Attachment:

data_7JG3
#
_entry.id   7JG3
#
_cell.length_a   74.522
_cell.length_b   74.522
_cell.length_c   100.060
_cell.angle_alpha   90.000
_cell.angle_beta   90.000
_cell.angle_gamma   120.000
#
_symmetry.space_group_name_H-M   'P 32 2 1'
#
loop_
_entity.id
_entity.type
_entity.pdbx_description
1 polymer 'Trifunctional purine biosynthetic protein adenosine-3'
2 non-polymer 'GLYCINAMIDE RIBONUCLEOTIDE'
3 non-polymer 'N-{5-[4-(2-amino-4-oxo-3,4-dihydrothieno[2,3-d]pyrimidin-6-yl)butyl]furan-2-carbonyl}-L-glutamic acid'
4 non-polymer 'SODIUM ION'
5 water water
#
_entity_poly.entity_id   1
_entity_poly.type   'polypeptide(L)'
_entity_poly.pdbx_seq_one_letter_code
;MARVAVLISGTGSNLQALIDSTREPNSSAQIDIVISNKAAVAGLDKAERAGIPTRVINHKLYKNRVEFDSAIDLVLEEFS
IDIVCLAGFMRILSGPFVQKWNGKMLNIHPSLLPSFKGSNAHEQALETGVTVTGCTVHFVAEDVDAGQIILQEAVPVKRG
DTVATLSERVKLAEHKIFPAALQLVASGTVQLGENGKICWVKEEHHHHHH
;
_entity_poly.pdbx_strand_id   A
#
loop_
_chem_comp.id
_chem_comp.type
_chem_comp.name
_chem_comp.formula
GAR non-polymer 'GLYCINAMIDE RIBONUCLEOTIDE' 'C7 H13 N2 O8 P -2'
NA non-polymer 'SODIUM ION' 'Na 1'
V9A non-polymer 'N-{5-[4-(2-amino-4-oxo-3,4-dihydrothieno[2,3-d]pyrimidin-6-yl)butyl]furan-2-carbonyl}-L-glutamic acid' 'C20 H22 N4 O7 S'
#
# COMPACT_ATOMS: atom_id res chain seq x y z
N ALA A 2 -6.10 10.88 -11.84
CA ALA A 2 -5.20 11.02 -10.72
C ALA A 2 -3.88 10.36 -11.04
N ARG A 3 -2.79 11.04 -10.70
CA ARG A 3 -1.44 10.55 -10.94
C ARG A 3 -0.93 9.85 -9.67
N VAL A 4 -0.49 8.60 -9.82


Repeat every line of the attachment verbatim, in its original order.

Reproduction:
data_7JG3
#
_entry.id   7JG3
#
_cell.length_a   74.522
_cell.length_b   74.522
_cell.length_c   100.060
_cell.angle_alpha   90.000
_cell.angle_beta   90.000
_cell.angle_gamma   120.000
#
_symmetry.space_group_name_H-M   'P 32 2 1'
#
loop_
_entity.id
_entity.type
_entity.pdbx_description
1 polymer 'Trifunctional purine biosynthetic protein adenosine-3'
2 non-polymer 'GLYCINAMIDE RIBONUCLEOTIDE'
3 non-polymer 'N-{5-[4-(2-amino-4-oxo-3,4-dihydrothieno[2,3-d]pyrimidin-6-yl)butyl]furan-2-carbonyl}-L-glutamic acid'
4 non-polymer 'SODIUM ION'
5 water water
#
_entity_poly.entity_id   1
_entity_poly.type   'polypeptide(L)'
_entity_poly.pdbx_seq_one_letter_code
;MARVAVLISGTGSNLQALIDSTREPNSSAQIDIVISNKAAVAGLDKAERAGIPTRVINHKLYKNRVEFDSAIDLVLEEFS
IDIVCLAGFMRILSGPFVQKWNGKMLNIHPSLLPSFKGSNAHEQALETGVTVTGCTVHFVAEDVDAGQIILQEAVPVKRG
DTVATLSERVKLAEHKIFPAALQLVASGTVQLGENGKICWVKEEHHHHHH
;
_entity_poly.pdbx_strand_id   A
#
loop_
_chem_comp.id
_chem_comp.type
_chem_comp.name
_chem_comp.formula
GAR non-polymer 'GLYCINAMIDE RIBONUCLEOTIDE' 'C7 H13 N2 O8 P -2'
NA non-polymer 'SODIUM ION' 'Na 1'
V9A non-polymer 'N-{5-[4-(2-amino-4-oxo-3,4-dihydrothieno[2,3-d]pyrimidin-6-yl)butyl]furan-2-carbonyl}-L-glutamic acid' 'C20 H22 N4 O7 S'
#
# COMPACT_ATOMS: atom_id res chain seq x y z
N ALA A 2 -6.10 10.88 -11.84
CA ALA A 2 -5.20 11.02 -10.72
C ALA A 2 -3.88 10.36 -11.04
N ARG A 3 -2.79 11.04 -10.70
CA ARG A 3 -1.44 10.55 -10.94
C ARG A 3 -0.93 9.85 -9.67
N VAL A 4 -0.49 8.60 -9.82